Collaboration in 2013: What Predictions Came True?
Before I look forward to what 2014 might hold for collaboration, I wanted to look at how I did with my 2013 predictions. It turns out my crystal ball was working well, but some of the trends have been slower to start.

Here is some data to validate the trends I saw:

1. New Collaborative Tools for HR

The war for talent has only gotten hotter, and HR is under the gun to not only make recruiting and on-boarding processes more efficient and effective, but they also need to look in new places to find those “rock stars” that companies are demanding. 2013 has been a banner year for new HR tools.

According to the Bersin by Deloitte Talent Acquisition Factbook for 2012 it takes an average of 55 days and over $3000 to hire a new employee, and a turnover rate for new employees of 14.5 percent. But these new tools are not just about HR, but about making the whole hiring process better. If you are looking for a job, Glassdoor is a way for candidates to take a look at what it might be like to work at say Apple, or Walmart, or 220,000 other companies.

I would call this prediction correct, and that the trend will continue for the next few years, until all the HR processes become more efficient. This may be a challenge for some legacy systems.

2. 3-D Printing Will Change the Supply Chain

2013 was a big year for 3-D Printing. You can now buy a 3-D printer at Staples for $300-$400 (about the cost of a good laser printer). There are printers that use a metal (instead of plastic) substrate that are down to $1500, and the cost should halve in 2014. People have been able to print things from kidneys to a house.

Aside from printing plastic guns (and the legislation that is trying to catch up), 3-D printers have not replaced the supply chain but they are being used for lots of amazing things today, and we have seen 3-D printing advance rapidly.  Printed guns are now illegal (at least in Philadelphia and the UK) -- when laws are made against a technology (or a product of a new technology), then that technology is moving into the mainstream very quickly.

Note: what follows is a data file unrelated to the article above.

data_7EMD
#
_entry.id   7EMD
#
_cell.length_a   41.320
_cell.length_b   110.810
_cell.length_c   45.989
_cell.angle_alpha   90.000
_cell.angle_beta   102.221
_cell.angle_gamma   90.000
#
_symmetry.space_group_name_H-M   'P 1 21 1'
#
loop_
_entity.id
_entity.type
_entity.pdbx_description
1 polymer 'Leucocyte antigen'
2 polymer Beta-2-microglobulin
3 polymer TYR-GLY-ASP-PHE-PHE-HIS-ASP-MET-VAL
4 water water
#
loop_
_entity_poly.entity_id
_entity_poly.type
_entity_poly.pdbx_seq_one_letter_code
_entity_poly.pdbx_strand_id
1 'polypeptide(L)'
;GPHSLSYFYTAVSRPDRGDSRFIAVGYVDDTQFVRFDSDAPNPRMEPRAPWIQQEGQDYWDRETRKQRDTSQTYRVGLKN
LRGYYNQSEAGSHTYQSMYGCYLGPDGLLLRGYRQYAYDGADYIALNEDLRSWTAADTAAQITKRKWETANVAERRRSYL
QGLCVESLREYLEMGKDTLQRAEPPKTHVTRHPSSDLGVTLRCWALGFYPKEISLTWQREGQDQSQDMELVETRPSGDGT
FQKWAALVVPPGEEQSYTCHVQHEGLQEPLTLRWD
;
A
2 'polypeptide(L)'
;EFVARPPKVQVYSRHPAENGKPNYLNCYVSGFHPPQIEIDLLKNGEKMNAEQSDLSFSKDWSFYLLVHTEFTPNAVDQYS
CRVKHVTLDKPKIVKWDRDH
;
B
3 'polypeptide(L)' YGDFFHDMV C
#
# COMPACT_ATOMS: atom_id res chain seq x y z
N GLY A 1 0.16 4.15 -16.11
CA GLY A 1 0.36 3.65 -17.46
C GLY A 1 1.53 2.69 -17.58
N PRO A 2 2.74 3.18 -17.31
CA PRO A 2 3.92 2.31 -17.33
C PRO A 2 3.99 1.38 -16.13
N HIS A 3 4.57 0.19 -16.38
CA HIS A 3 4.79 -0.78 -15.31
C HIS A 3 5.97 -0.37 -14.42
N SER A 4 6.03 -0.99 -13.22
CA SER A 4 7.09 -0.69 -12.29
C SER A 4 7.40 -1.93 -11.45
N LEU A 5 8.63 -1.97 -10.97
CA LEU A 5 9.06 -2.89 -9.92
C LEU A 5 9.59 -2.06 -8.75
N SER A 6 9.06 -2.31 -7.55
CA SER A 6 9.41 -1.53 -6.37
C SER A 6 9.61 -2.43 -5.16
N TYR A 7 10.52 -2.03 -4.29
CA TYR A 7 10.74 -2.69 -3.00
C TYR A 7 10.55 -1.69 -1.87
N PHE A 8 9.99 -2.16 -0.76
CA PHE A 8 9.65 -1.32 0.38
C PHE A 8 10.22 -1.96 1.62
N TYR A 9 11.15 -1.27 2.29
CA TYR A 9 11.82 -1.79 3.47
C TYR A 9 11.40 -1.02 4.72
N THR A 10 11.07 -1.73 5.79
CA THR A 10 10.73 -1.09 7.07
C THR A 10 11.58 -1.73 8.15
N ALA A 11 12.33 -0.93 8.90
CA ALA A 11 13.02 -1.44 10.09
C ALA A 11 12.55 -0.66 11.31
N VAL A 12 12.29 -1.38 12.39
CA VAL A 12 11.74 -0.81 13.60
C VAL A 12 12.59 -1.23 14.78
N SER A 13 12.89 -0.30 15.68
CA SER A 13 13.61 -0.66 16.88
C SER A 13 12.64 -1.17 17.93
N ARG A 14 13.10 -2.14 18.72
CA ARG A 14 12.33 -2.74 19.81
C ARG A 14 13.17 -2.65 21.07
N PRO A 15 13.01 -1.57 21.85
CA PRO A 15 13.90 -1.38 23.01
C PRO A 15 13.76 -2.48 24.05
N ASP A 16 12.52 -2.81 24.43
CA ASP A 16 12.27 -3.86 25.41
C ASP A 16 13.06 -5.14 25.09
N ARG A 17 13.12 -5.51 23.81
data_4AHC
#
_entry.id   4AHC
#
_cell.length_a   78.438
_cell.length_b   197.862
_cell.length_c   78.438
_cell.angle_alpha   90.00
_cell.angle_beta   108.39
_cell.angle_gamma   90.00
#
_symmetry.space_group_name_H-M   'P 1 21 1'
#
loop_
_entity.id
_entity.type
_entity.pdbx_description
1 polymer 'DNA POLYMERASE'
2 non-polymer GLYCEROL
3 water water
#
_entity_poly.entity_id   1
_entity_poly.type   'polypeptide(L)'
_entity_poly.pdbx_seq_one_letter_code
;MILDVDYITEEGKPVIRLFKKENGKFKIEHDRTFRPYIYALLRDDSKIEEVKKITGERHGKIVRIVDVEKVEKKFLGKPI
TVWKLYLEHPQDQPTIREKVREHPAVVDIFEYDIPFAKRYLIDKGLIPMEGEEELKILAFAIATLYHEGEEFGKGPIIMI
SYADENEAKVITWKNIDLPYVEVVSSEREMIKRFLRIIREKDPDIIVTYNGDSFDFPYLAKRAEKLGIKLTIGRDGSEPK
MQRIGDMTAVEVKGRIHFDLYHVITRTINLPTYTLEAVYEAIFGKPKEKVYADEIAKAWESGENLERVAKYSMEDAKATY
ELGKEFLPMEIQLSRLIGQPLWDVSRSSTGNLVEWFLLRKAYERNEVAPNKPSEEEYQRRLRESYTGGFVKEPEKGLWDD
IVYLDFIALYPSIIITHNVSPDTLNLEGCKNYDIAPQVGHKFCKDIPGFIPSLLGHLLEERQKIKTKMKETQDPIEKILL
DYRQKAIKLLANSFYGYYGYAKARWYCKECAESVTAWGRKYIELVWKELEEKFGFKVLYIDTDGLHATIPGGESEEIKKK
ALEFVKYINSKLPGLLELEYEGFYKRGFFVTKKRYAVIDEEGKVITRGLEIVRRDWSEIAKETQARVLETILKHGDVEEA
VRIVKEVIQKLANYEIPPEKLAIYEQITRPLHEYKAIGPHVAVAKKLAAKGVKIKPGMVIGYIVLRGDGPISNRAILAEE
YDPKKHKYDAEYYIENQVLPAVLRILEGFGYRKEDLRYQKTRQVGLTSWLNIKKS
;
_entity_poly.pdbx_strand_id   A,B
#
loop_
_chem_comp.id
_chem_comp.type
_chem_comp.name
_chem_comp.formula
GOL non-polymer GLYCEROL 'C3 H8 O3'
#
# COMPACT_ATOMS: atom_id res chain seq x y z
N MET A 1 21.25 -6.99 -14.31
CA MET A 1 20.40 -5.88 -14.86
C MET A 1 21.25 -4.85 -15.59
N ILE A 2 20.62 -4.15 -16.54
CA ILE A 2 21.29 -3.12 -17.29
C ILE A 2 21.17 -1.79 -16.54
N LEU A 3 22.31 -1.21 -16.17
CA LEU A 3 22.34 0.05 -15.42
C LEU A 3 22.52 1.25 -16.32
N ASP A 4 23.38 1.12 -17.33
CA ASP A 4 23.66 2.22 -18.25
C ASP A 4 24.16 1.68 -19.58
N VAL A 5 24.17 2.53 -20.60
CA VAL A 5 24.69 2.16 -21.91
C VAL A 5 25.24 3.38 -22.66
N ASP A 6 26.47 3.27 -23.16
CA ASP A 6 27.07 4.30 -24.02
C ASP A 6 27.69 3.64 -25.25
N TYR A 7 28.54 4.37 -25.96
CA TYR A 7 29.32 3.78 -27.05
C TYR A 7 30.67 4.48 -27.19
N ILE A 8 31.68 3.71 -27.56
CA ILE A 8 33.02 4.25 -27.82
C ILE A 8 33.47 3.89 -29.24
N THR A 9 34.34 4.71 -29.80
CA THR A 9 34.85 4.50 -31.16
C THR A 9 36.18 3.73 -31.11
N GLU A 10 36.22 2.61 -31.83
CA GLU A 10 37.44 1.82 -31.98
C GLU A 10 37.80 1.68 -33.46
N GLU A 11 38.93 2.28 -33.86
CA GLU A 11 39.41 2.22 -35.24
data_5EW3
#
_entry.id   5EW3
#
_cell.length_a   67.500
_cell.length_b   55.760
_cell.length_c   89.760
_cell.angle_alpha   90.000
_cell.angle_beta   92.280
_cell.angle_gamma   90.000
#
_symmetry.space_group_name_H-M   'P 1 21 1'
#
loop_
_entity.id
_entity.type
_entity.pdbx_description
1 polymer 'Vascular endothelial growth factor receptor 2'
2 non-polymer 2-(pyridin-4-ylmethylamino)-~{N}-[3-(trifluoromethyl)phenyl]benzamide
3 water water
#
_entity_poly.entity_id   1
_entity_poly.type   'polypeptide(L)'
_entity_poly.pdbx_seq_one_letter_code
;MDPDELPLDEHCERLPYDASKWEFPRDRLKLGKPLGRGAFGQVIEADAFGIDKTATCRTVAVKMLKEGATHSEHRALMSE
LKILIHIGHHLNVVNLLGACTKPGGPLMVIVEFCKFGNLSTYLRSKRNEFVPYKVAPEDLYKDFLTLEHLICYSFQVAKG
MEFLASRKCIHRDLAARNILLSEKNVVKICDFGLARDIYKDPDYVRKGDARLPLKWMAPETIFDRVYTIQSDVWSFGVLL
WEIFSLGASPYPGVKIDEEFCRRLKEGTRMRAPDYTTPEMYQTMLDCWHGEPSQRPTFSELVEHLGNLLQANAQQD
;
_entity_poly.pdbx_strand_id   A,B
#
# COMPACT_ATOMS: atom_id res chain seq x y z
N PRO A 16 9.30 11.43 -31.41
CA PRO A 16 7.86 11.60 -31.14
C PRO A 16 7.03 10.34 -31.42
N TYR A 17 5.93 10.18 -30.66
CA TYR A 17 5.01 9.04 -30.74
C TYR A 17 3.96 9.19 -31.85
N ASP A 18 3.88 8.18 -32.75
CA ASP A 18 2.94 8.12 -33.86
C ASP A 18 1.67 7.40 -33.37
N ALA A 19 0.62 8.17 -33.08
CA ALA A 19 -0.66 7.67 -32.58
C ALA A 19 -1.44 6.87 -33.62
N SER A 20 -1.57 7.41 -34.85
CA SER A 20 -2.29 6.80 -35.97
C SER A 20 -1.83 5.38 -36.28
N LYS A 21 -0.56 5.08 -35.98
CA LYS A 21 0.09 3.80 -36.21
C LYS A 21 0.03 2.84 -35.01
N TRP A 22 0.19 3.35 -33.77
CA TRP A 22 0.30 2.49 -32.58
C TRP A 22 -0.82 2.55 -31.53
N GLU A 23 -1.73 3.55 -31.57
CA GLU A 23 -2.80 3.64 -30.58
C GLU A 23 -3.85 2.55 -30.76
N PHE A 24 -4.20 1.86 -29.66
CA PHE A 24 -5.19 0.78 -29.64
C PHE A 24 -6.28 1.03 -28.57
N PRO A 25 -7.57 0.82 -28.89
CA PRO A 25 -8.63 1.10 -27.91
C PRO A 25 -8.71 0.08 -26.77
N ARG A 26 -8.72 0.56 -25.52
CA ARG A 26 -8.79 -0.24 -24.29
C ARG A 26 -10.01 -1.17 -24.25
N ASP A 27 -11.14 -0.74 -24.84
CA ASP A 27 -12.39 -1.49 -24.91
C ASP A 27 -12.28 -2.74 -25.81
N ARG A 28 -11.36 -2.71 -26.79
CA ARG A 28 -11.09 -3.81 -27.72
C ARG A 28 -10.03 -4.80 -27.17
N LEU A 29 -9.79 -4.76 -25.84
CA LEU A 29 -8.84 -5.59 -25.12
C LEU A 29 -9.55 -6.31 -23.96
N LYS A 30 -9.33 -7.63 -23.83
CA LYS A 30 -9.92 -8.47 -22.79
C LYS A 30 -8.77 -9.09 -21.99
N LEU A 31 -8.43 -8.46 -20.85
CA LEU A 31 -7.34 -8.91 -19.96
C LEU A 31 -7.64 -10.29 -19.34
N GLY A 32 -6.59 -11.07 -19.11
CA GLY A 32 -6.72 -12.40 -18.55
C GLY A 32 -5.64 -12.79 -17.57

I think the use of 3-D printers will start to move from a “hobbyist tool” to more of a production tool. GE and Rolls Royce are using additive manufacturing (3-D printing) to print fuel nozzles for their LEAP engines. Revenues from 3-D printers are set to triple to $6B by 2017.

In 2014 I expect that the number of cloud services offering 3-D printing will increase, as well as 3-D outlets, where they have higher quality printers, you just send in your design and they can tell you when to pick it up. I expect FedEx/Kinkos, Staples, Office Depot, Walmart and maybe even Safeway to offer these services.

3. Ubiquitous Video

Tools like Vidyo, Fuze, Blue Jeans Netrworks and Magor allow you to attach to any end-point, even Telepresence, so there’s no more excuses (about cost or complexity) to not have videoconferencing in every meeting room. With video conferencing now available on any mobile device , you should have a “mobile first” approach for video conferencing. Often working with the least screen real estate makes you get down to essential features, with one click to use them.

So hybrid meetings are easier to hold (generally 4-5 people, locally in the room, and others at a distance), which by our research are one of the most common forms of meetings. But this only works if it is seamless and the complexity of the technology does not get in the way.

In a look towards the future I saw an interesting demo last night of Oblong Mezzanine, which is a 3 screen videoconferencing system, with acoustic input from the room (like a telepresence room) and the ability to move any item on the screen around to any other screen using a wand. The underlying technology here is originally from MIT Media Labs, the same tech as the custom interfaces seen in “Minority Report” and “Ironman,” where they gestured to move screens and objects.

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4. Collaboration around Big Data